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Stress

Strong emotions can cause your body to make more adrenaline, a hormone that increases your heart rate and blood pressure. Tension causes small arteries in your body to contract (get smaller) and may temporarily raise your blood cholesterol levels.

Tip

There are eight risk factors you can control. Your health care team may ask you to focus on just one or two for now. You can make these decisions together.

Stress can be big, such as: death, divorce, marriage, job loss or change, financial problems, family illness, moving or having a baby.

Stress can be smaller, such as: standing in a long line at the grocery store with a fussy child, getting stuck in traffic or being bogged down at work while facing a deadline.

How you handle stress will have an affect on your body and emotional well-being. You can help manage stress by trying to reduce the causes. When you are under stress, you must take good care of yourself.

  • Eat well-balanced meals and healthful snacks. Drink plenty of water each day.
  • Do not smoke or chew smokeless tobacco.
  • Get plenty of rest each night. In the morning, you should feel relaxed and fresh.
  • Exercise three to five times each week. Go for a walk, bike ride, swim, join a dance class or do stretching exercises.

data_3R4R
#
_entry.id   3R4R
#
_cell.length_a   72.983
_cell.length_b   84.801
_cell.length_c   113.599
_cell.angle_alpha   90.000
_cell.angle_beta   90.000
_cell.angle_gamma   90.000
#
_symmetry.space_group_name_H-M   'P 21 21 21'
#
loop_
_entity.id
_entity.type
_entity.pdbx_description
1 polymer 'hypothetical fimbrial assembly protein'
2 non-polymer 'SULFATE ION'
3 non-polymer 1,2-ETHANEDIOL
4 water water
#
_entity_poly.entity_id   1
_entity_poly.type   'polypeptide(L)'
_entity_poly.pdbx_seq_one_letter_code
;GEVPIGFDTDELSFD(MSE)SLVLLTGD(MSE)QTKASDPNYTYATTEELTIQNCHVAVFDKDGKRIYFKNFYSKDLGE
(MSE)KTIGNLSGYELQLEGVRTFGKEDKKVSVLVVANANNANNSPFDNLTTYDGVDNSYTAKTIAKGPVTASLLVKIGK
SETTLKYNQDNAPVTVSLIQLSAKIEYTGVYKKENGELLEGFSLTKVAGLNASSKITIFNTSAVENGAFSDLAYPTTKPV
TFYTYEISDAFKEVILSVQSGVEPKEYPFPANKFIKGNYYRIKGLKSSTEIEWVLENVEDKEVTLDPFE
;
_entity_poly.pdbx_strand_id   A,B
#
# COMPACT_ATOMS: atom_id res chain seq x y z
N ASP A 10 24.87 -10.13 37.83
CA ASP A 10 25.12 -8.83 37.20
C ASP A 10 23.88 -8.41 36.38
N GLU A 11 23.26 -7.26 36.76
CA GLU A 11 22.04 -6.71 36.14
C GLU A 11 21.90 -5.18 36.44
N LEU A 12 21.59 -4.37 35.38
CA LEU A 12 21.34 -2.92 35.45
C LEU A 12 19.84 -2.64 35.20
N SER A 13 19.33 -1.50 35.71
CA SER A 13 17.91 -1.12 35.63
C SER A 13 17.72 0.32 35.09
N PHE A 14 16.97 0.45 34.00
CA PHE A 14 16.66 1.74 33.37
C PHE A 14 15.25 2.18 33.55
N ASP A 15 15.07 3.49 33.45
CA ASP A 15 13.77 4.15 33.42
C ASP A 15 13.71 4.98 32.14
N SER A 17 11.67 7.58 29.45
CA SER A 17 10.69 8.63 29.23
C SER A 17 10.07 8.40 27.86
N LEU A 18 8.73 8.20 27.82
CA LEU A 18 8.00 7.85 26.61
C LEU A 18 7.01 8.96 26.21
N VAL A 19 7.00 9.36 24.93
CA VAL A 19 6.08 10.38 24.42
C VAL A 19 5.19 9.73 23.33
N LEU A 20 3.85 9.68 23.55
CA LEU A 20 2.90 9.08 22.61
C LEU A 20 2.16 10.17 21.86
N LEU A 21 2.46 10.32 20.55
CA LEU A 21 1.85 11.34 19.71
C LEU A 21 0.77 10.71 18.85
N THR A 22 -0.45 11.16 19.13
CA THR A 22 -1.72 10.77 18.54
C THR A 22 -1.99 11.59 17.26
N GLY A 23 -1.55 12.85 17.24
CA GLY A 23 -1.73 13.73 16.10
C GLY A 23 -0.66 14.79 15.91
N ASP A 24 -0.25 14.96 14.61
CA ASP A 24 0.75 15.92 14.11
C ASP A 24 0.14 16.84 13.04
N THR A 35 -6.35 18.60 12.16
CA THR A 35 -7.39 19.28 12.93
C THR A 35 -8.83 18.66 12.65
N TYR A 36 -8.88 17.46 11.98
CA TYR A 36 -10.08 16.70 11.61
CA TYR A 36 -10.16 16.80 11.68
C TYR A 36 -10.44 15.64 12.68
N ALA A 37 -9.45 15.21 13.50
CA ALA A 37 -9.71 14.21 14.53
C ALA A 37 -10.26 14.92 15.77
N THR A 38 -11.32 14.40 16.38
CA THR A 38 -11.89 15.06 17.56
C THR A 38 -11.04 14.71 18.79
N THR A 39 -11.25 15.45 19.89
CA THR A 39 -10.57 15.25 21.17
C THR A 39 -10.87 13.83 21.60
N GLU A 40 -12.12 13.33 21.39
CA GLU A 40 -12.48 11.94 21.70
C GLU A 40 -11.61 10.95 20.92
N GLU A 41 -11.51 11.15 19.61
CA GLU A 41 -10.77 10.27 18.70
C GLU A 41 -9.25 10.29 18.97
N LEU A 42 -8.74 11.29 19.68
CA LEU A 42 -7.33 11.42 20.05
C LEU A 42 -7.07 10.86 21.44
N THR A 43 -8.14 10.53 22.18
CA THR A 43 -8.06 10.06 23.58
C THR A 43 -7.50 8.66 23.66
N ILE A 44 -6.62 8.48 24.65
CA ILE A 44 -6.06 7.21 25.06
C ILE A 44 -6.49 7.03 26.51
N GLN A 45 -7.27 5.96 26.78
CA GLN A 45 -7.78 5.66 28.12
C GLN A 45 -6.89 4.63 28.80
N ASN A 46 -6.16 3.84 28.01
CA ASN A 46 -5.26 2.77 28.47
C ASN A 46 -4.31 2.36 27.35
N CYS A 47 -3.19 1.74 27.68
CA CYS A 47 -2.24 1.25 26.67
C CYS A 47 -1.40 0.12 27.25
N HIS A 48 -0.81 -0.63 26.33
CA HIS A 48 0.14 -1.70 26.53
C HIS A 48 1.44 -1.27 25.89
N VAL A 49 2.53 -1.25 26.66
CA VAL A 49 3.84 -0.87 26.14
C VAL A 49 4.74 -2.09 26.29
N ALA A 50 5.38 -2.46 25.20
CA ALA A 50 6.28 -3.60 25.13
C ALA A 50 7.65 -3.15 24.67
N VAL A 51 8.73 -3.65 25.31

• Focus your attention on something relaxing, not stressful.
  • Ask for help if you can't handle your work load or home duties. There's no shame in admitting you need help.
  • Don't worry about things you can't change.
  • Write down what causes you stress and how you handle each situation.
  • Avoid as much stress as you can. Try not to drive in rush hour traffic and avoid situations that make you feel anxious or emotionally drained.
  • Schedule things you enjoy.
  • Take a break. Sit back and take a few deep breaths.
  • Develop a positive attitude.
  • Do relaxation exercises.

 

 

Source: Allina Health's Patient Education Department, Helping Your Heart, fourth edition, cvs-ahc-90648

First published: 10/04/2002
Last updated: 06/01/2007

Reviewed by: Allina Health's Patient Education Department experts